Tel Aviv city hall is planning to appeal a municipal plan to reinforce buildings against earthquakes while significantly increasing construction density in the center of town.
Council members are expected to petition against the retrofit project, which was approved a month ago, when it comes up for review in the district planning committee. They say the details became overly complicated when they passed the local planning committee and thus will be impossible to implement.
Furthermore, they say, the plan contradicts others that have already been approved by the city, and limits contractors that would potentially oversee the various projects involved.
"In a meeting held November 7, 2012, regarding National Master Plan 83 [which deals with reinforcing buildings against earthquakes], I told members of the committee that the policy needs to be simple and clear," wrote Deputy Mayor Peer Visner. "After a long, tiring discussion, we came to agreements. Unfortunately since then, they've been 'forgotten' and the protocol is indeed unclear and complicated, and the result is unclear, complicated policy."
Visner sent his letter to the head of the Tel Aviv municipal planning committee, Doron Sapir, who formulated the policy document. "The teams gave us a plan for architects," said Visner, upon seeing the document for the first time. "I want it cut to two pages so that it's clear."
The retrofit plan, termed a "revolution" by its supporters, would involve reinforcing buildings while also adding an extra two and a half floors in Jaffa; south Tel Aviv, along central Ibn Gvirol Street, from the Ganei Hatarucha complex to the north and up until Shaul Hamelech Street to the south; as well as in the area west of the Begin complex.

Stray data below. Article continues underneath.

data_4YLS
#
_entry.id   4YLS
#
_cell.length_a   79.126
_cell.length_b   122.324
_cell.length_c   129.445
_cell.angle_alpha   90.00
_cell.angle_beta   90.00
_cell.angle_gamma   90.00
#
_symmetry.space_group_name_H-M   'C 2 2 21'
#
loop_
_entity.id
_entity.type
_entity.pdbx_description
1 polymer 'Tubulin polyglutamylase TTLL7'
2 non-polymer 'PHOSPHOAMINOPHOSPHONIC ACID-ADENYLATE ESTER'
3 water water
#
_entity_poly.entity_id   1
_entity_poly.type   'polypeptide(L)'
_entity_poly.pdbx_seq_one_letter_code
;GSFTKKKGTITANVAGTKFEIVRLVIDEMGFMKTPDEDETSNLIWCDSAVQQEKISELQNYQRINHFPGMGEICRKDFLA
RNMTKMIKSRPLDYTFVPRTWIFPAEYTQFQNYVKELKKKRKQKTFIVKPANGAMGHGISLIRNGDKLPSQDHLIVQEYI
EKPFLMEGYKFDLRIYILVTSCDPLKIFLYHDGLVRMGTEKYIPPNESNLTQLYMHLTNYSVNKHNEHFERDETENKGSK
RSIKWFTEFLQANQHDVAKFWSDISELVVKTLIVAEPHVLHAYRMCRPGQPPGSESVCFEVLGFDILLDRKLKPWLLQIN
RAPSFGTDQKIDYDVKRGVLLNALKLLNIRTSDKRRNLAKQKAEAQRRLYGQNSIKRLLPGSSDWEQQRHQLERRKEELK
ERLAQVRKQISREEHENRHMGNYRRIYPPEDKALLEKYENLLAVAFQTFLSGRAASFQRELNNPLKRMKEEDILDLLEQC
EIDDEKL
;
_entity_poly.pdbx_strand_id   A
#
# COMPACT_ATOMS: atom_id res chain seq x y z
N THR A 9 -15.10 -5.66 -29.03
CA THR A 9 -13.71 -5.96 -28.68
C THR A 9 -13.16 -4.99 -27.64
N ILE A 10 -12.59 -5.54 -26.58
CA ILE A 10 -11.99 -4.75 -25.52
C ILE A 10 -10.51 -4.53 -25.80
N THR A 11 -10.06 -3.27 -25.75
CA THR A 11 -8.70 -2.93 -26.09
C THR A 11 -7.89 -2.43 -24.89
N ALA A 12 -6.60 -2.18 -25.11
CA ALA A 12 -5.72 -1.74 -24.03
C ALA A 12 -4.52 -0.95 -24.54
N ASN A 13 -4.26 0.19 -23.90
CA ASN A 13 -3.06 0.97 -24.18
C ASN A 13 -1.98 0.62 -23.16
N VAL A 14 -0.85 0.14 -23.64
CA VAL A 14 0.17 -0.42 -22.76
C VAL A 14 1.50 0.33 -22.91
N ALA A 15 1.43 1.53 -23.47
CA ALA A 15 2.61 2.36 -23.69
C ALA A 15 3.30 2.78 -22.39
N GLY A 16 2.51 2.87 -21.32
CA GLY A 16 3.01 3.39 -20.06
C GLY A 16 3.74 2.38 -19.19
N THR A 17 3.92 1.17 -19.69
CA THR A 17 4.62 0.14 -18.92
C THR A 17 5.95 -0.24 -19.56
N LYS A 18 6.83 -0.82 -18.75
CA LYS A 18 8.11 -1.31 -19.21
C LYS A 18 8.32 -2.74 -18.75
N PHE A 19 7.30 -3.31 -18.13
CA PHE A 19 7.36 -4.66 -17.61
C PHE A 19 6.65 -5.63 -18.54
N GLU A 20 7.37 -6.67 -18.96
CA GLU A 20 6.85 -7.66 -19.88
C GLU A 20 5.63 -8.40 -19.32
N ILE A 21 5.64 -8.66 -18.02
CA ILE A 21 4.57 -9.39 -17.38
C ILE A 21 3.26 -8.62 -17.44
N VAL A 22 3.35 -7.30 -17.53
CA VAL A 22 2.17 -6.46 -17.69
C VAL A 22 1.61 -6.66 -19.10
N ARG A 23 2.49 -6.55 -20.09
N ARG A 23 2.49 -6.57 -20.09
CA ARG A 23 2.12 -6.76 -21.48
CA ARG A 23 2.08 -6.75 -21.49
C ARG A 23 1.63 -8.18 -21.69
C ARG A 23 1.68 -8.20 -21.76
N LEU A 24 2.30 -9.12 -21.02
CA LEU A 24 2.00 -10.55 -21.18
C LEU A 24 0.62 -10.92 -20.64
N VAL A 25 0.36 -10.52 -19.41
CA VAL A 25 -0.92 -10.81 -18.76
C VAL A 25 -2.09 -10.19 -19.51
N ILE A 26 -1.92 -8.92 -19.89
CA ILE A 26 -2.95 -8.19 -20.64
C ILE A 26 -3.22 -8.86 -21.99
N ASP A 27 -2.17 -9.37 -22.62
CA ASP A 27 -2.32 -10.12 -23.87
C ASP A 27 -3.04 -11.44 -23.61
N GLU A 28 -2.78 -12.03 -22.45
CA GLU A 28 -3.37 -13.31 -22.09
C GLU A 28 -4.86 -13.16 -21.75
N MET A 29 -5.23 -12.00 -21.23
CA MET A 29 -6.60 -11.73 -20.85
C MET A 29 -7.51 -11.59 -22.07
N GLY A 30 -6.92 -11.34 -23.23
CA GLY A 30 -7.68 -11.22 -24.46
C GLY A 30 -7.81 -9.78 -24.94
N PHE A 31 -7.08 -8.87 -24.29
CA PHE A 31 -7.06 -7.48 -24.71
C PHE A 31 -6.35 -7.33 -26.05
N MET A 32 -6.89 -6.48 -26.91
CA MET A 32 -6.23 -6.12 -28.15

Once reinforced, buildings in these areas would reach up to seven stories.
The plan also calls for reinforcing buildings within Quarters 3 and 5, better known as the White City, and considered UNESCO heritage sites. In these areas, bordered by Hayarkon Street to the west, Ibn Gvirol to the east, and Dizengoff to the south, buildings would be demolished and replaced with new structures better-suited to withstand an earthquake. The new buildings would be as tall as six and a half or seven and a half stories. Currently, the structures are no more than five.
The idea behind the project initially seemed simple enough, but the final planning document produced by city hall is a complicated one that is unlikely ever to be implemented.
Attorneys and appraisers who reviewed the plan have said it is problematic and contradicts the city's master plan, TA-5000, as well as the plan for various quarters. For instance, while the master plan allows for buildings in Quarter 3 to be between eight and 10 stories, the most recent policy allows for only six or seven stories. In another area, south of Hayarkon, the plan allows for construction of up to six and a half floors, while the most recent one would allow as many as nine stories for buildings that are torn down and rebuilt.
In the past, city hall has been resistant to reinforcing buildings under NMP-38.
"The master plan creates building rights within the city, while the plan for quarters as well as the plan to reinforce buildings cut back these rights," says land appraiser Arie Kamil, who used to be the appraiser for the municipal planning committee. "Ultimately in Tel Aviv, rights are given out only in the north and the south, and in the rest of the city it's limited. The plan presented may make such projects not financially viable; it's legally complicated, unclear and unlikely to be implemented."
Doron Sapir, head of Tel Aviv's municipal planning committee, responded, "NMP 38 is a national plan and cannot be implemented the same way in both Sderot and Tel Aviv. It needs to be adapted to each city. Obviously it's complicated and obviously there are things you need to address, such as parking. It's also clear it doesn't mesh with the plan for the quarters. On this matter, the committee intends to submit an objection regarding the plan for the quarters, which it wants to update in keeping with the latest plan. All the details were intended to preserve the quality of the buildings and residents' quality of life. Otherwise, we'd just write a plan adding two and a half floors in every city and be done with it."
"The biggest problem in implementing NMP 38 is getting all the residents of a given building to agree to renovate - not the planning part, " he added.